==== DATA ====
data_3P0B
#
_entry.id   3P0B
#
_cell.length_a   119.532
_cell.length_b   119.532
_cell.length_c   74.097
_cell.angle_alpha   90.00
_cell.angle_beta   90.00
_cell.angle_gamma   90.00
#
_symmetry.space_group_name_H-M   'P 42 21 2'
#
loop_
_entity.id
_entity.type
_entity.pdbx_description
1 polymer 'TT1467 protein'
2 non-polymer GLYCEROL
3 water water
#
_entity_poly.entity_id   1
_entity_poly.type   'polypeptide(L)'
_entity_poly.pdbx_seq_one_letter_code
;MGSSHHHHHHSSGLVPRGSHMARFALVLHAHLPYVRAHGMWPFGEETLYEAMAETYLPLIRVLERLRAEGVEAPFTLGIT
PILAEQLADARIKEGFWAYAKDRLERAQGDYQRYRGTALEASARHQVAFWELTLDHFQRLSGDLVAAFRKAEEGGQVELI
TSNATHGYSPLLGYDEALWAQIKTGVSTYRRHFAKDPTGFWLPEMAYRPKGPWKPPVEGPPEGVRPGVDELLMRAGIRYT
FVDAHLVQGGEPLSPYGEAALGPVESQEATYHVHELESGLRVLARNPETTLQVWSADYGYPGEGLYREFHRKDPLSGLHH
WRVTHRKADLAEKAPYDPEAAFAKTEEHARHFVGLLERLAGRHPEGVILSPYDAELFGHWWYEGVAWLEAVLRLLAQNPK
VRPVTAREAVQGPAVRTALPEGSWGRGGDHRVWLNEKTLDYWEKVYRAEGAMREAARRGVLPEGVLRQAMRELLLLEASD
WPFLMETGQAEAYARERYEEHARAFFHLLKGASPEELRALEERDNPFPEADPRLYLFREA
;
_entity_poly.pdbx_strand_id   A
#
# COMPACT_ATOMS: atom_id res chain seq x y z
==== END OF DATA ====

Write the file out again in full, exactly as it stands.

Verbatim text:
data_3P0B
#
_entry.id   3P0B
#
_cell.length_a   119.532
_cell.length_b   119.532
_cell.length_c   74.097
_cell.angle_alpha   90.00
_cell.angle_beta   90.00
_cell.angle_gamma   90.00
#
_symmetry.space_group_name_H-M   'P 42 21 2'
#
loop_
_entity.id
_entity.type
_entity.pdbx_description
1 polymer 'TT1467 protein'
2 non-polymer GLYCEROL
3 water water
#
_entity_poly.entity_id   1
_entity_poly.type   'polypeptide(L)'
_entity_poly.pdbx_seq_one_letter_code
;MGSSHHHHHHSSGLVPRGSHMARFALVLHAHLPYVRAHGMWPFGEETLYEAMAETYLPLIRVLERLRAEGVEAPFTLGIT
PILAEQLADARIKEGFWAYAKDRLERAQGDYQRYRGTALEASARHQVAFWELTLDHFQRLSGDLVAAFRKAEEGGQVELI
TSNATHGYSPLLGYDEALWAQIKTGVSTYRRHFAKDPTGFWLPEMAYRPKGPWKPPVEGPPEGVRPGVDELLMRAGIRYT
FVDAHLVQGGEPLSPYGEAALGPVESQEATYHVHELESGLRVLARNPETTLQVWSADYGYPGEGLYREFHRKDPLSGLHH
WRVTHRKADLAEKAPYDPEAAFAKTEEHARHFVGLLERLAGRHPEGVILSPYDAELFGHWWYEGVAWLEAVLRLLAQNPK
VRPVTAREAVQGPAVRTALPEGSWGRGGDHRVWLNEKTLDYWEKVYRAEGAMREAARRGVLPEGVLRQAMRELLLLEASD
WPFLMETGQAEAYARERYEEHARAFFHLLKGASPEELRALEERDNPFPEADPRLYLFREA
;
_entity_poly.pdbx_strand_id   A
#
# COMPACT_ATOMS: atom_id res chain seq x y z